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Authors: Greg Dinallo

Final Answers

BOOK: Final Answers
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Final Answers

Greg Dinallo

For those who are still unaccounted for,

and those who live with the uncertainty.


For technical information I am especially indebted to: Lt. Col. Johnie E. Webb, Jr., Commander of the Army’s Central Identification Laboratory, as well as Sergeant Richard Huston and Thorn Helgesen of the CIL staff; and to John Vieira, friend, actuary, and Principal of Towers Perrin, and his associate Gordon Gould. I’d also like to thank: Betsy Cox and Kelly Murphy of the National League of Families; Paul Gray of the National Personnel Records; Center; John Holman and Wanda Ruffin of the Friends of the Vietnam Veterans Memorial; Ray Moreau of Electronic Data System Corp., who designed the FVVM’s “In Touch” computer system; Frank Johns, Major, USAF, retired; Shari Lawrence of U.S. Total Army Personnel Command; Major Ronald Fuchs USAF; Nora Alter and Loris Mirella of the University of Pennsylvania; and my colleagues in the screenwriting trade—Burton Armus and Joe Gunn, formerly of the NYPD and LAPD, respectively.

Final Answers

“—2,700,000 served,

300,000 were wounded,

75,000 were disabled,

57,000 died, and more than

2,500 remain unaccounted for.

They are not forgotten.”

From the official program at the ground-breaking ceremony for the Vietnam Veterans Memorial.

November 13, 1982


tell fortunes,” I say matter-of-factly, knowing the woman will be intrigued. “And I’m good at it.” That’s what I always say at cocktail parties when I’m asked what I do for a living. Pressed further, I admit to being one of the guys who predicts the future for the power hitters of corporate America.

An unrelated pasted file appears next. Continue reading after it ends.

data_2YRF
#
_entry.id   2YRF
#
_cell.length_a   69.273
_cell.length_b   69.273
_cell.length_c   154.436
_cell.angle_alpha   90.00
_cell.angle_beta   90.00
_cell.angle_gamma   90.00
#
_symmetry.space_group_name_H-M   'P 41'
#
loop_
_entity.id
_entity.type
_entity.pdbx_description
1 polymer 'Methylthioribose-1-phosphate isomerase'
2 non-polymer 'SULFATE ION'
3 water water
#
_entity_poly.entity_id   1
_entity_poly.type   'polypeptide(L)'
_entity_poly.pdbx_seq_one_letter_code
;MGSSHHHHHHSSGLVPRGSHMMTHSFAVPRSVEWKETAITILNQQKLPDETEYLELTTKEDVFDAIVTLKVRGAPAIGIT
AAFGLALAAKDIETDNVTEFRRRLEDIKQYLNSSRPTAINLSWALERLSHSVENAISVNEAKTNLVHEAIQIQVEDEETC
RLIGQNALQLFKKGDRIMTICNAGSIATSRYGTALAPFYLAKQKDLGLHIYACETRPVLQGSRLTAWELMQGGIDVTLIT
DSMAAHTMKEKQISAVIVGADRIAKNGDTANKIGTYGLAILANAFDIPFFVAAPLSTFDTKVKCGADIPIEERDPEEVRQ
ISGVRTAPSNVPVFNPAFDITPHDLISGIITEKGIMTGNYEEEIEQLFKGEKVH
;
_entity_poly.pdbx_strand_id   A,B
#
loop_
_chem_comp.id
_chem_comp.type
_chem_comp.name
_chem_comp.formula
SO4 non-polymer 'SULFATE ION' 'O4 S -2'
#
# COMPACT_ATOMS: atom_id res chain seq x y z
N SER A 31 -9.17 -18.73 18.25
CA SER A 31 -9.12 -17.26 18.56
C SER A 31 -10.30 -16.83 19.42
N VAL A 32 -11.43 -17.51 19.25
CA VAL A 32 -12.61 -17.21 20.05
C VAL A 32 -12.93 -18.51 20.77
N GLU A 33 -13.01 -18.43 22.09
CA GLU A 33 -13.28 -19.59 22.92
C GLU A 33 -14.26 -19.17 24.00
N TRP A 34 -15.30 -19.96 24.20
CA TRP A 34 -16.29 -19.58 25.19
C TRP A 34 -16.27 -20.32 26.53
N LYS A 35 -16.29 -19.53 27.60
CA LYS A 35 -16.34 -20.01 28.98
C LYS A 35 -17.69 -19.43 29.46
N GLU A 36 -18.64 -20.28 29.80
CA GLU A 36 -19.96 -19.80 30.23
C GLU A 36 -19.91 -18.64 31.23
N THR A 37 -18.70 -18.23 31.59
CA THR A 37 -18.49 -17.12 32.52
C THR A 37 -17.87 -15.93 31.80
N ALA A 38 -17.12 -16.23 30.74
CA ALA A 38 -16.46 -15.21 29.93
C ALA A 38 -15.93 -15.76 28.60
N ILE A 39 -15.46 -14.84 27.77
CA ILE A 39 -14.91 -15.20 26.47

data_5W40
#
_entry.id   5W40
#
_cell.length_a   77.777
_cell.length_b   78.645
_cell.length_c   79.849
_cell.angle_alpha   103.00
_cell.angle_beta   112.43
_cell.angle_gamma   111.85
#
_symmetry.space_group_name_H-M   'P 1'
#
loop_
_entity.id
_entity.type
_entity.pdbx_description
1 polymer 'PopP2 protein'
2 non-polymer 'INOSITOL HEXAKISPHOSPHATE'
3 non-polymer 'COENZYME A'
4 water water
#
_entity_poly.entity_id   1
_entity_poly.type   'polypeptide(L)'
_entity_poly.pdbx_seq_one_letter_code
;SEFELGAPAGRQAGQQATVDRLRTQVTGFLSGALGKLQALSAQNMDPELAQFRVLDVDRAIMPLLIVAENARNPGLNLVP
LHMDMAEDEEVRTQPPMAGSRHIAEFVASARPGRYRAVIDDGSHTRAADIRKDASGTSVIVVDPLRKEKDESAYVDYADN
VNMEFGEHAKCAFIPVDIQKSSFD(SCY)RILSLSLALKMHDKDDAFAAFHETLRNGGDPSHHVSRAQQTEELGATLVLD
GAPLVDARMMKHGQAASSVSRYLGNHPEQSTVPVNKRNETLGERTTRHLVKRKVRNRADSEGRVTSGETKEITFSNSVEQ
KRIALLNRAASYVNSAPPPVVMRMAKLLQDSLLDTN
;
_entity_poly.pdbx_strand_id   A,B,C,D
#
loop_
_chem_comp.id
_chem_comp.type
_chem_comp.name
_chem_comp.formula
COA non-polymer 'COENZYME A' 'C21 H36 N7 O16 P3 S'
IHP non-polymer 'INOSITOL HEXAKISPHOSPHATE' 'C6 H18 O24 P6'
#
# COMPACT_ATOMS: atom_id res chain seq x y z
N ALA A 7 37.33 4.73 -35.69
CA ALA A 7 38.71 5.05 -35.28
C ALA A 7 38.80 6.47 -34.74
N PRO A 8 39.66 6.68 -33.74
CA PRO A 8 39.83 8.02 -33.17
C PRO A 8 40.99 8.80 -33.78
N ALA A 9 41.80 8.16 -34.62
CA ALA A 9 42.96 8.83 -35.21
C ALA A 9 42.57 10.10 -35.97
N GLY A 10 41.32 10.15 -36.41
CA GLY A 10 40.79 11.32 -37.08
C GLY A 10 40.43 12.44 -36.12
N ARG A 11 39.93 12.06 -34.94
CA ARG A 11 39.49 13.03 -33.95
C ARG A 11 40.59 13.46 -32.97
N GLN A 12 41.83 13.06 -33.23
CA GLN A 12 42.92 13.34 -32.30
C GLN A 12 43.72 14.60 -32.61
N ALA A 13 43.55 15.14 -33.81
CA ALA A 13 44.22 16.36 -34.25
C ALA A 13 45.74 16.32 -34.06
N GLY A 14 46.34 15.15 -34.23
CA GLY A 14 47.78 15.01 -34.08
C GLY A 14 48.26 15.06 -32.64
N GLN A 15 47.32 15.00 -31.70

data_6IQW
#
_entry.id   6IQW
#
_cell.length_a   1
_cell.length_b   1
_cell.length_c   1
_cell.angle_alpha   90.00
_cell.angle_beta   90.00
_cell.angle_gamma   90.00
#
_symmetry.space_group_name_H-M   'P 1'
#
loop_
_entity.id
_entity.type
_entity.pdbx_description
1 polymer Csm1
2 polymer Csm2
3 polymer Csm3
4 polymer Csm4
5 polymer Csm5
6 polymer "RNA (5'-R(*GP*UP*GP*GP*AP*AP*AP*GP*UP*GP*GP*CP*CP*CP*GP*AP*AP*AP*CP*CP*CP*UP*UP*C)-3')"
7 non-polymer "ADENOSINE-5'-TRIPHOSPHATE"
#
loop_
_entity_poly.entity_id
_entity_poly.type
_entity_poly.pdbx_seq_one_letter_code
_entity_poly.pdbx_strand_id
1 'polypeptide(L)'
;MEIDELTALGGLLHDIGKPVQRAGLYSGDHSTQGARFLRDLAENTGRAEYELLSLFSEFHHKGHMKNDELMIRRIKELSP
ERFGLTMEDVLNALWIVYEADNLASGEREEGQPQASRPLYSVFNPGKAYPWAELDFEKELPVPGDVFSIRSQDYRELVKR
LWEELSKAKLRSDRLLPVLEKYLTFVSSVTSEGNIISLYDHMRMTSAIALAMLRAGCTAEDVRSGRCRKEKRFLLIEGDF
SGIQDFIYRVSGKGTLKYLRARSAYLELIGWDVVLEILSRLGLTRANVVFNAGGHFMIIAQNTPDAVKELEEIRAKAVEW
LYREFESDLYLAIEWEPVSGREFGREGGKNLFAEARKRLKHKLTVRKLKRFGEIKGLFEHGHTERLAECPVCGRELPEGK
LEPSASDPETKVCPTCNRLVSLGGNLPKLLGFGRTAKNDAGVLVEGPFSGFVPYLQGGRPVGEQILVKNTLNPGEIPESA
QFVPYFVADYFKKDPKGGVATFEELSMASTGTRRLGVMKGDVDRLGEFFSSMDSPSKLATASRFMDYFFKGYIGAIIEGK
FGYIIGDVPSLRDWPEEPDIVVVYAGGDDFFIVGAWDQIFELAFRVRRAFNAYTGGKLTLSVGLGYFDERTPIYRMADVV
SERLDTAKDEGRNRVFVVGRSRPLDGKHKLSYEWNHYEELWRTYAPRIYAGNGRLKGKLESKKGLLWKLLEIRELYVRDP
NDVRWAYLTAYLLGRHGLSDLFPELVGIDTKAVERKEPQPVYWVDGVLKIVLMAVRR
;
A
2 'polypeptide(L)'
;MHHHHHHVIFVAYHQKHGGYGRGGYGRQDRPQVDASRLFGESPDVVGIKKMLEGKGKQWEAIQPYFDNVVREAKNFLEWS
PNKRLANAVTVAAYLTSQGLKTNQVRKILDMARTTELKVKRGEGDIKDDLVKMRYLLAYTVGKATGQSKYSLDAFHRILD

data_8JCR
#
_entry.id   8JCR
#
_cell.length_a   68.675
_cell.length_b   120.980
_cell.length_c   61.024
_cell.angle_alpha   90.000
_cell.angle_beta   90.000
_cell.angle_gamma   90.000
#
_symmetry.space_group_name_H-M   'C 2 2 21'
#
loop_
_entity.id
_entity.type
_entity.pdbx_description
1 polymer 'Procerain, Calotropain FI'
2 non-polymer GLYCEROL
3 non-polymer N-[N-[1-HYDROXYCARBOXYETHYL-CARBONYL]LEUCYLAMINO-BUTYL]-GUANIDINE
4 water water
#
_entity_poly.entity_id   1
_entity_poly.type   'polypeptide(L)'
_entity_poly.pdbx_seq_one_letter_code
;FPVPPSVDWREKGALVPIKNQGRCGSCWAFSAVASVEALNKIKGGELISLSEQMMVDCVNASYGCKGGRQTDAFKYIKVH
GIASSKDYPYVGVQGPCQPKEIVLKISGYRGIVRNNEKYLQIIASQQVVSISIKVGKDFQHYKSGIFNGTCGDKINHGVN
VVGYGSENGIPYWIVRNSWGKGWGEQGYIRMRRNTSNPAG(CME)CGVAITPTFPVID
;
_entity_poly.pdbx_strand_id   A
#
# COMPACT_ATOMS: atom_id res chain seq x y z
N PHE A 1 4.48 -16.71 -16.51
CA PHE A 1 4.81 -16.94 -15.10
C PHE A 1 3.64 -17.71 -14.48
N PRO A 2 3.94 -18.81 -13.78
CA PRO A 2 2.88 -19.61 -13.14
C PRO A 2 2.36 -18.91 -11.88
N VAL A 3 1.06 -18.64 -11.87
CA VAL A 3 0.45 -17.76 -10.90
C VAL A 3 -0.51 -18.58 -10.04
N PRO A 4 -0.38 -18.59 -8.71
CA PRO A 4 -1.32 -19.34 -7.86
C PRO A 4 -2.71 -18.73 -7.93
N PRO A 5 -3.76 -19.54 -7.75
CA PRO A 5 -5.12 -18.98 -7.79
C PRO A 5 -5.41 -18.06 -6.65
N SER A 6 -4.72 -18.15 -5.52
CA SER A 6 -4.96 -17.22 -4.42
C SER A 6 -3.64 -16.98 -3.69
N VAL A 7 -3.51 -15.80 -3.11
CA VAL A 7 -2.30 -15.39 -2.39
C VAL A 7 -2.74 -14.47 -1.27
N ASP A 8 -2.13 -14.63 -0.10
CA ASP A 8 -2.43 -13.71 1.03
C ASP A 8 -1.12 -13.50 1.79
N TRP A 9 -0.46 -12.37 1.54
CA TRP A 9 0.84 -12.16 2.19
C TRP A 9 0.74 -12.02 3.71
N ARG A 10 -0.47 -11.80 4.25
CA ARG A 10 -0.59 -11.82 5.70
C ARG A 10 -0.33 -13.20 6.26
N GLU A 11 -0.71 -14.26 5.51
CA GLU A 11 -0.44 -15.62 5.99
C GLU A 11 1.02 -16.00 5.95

I can tell from her expression that the Capitol Hill matron who’s latched on to me is having visions of risk taking and leveraged buyouts. But her eyes glaze when I reveal that I’m an insurance and pension plan actuary, which means I spend my day statistically predicting when people will die.

She forces a smile, finishes her champagne, and hurries off in search of a refill before I have a chance to tell her that the two most important words in my vocabulary are probability and death.

They usually hang in there until I explain that since my discharge from the Army more than twenty years ago, I’ve realized that the former—in the guise of a high draft number—is responsible for my current fascination with the latter. The specter of Vietnam never fails to send them scurrying for cover.

I didn’t think much about death as a child. I wasn’t one of those kids who squirted ants with lighter fluid. I was the bored, gifted type who cut classes and could be found at Fenway Park recalculating Ted Williams’ batting average in my head, or at the movies watching
Double Indemnity
and rooting for the wiley claims investigator played by Edward G. Robinson, not Barbara Stanwyck and Fred MacMurray, the conspiring lovers who had murdered her husband
for his insurance. I was still in my teens when I came face-to-face with death in its most violent forms.

It seemed like a great idea at the time. Twelve years of Catholic education had taught me that the wrath of God was nothing compared to the threat of Communism. I breezed through basic training, volunteered for Ranger school, and ended up in Special Operations.

I arrived in Vietnam in 1967 during the first week of October. The monsoon season had just ended. Search and destroy operations were resuming. I was assigned to a counterintelligence unit and soon found myself in a Huey gunship heading to a landing zone about fifteen klicks inside Laos.

“A little OJT for the FNGs,” my team leader said in his East Texas drawl as we streaked above the jungle. At twenty-two, he was a combat-weary three-striper with vacant eyes that concealed his disdain for the fucking new guys they kept sending him, one of whom, he had no doubt, would eventually fuck up and get him killed.

“Tags off, Bambi,” he growled, glaring at me. “One piece of tin in each boot, like this.” He removed the dog tags from his neck chain, then undid his laces, and tucked one behind the tongue of each boot, threading the lace through the hole in the dog tag before retying it. “These start playing ‘Jingle Bells’ in the bush, get you greased real quick.”

When we reached the LZ, the helicopter circled it several times, then hovered above the clearing before touching down. A chubby Asian girl, no more than seven or eight years old, came out of the jungle and began running through the grass toward the chopper.